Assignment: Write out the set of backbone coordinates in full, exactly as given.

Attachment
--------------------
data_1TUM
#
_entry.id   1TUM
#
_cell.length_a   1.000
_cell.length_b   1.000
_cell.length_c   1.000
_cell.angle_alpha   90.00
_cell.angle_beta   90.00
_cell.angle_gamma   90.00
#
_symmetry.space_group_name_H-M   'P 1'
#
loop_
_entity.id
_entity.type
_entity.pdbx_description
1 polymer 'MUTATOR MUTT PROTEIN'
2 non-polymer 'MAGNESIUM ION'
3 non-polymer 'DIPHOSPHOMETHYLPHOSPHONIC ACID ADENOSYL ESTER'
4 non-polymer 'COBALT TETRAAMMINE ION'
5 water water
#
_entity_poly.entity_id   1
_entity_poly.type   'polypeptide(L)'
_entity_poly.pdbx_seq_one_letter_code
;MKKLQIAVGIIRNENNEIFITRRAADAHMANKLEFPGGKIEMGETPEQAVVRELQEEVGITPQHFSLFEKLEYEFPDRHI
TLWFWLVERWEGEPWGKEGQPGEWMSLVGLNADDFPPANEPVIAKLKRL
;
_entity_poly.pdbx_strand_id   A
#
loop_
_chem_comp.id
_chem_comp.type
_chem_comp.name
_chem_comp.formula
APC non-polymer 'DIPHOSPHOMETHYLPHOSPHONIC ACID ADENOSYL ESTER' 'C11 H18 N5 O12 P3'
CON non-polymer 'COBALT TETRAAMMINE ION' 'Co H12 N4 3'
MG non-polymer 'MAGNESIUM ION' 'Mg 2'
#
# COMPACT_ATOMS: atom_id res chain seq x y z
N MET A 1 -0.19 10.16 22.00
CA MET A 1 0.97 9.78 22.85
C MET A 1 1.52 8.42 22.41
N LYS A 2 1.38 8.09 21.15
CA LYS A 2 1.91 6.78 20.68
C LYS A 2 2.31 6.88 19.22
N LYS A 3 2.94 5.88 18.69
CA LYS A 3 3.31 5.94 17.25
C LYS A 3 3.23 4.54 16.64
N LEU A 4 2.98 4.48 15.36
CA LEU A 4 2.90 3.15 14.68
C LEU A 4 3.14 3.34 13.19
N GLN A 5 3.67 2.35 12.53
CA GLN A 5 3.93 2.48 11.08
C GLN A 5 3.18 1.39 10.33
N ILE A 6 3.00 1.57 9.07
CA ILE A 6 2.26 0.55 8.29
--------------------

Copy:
data_1TUM
#
_entry.id   1TUM
#
_cell.length_a   1.000
_cell.length_b   1.000
_cell.length_c   1.000
_cell.angle_alpha   90.00
_cell.angle_beta   90.00
_cell.angle_gamma   90.00
#
_symmetry.space_group_name_H-M   'P 1'
#
loop_
_entity.id
_entity.type
_entity.pdbx_description
1 polymer 'MUTATOR MUTT PROTEIN'
2 non-polymer 'MAGNESIUM ION'
3 non-polymer 'DIPHOSPHOMETHYLPHOSPHONIC ACID ADENOSYL ESTER'
4 non-polymer 'COBALT TETRAAMMINE ION'
5 water water
#
_entity_poly.entity_id   1
_entity_poly.type   'polypeptide(L)'
_entity_poly.pdbx_seq_one_letter_code
;MKKLQIAVGIIRNENNEIFITRRAADAHMANKLEFPGGKIEMGETPEQAVVRELQEEVGITPQHFSLFEKLEYEFPDRHI
TLWFWLVERWEGEPWGKEGQPGEWMSLVGLNADDFPPANEPVIAKLKRL
;
_entity_poly.pdbx_strand_id   A
#
loop_
_chem_comp.id
_chem_comp.type
_chem_comp.name
_chem_comp.formula
APC non-polymer 'DIPHOSPHOMETHYLPHOSPHONIC ACID ADENOSYL ESTER' 'C11 H18 N5 O12 P3'
CON non-polymer 'COBALT TETRAAMMINE ION' 'Co H12 N4 3'
MG non-polymer 'MAGNESIUM ION' 'Mg 2'
#
# COMPACT_ATOMS: atom_id res chain seq x y z
N MET A 1 -0.19 10.16 22.00
CA MET A 1 0.97 9.78 22.85
C MET A 1 1.52 8.42 22.41
N LYS A 2 1.38 8.09 21.15
CA LYS A 2 1.91 6.78 20.68
C LYS A 2 2.31 6.88 19.22
N LYS A 3 2.94 5.88 18.69
CA LYS A 3 3.31 5.94 17.25
C LYS A 3 3.23 4.54 16.64
N LEU A 4 2.98 4.48 15.36
CA LEU A 4 2.90 3.15 14.68
C LEU A 4 3.14 3.34 13.19
N GLN A 5 3.67 2.35 12.53
CA GLN A 5 3.93 2.48 11.08
C GLN A 5 3.18 1.39 10.33
N ILE A 6 3.00 1.57 9.07
CA ILE A 6 2.26 0.55 8.29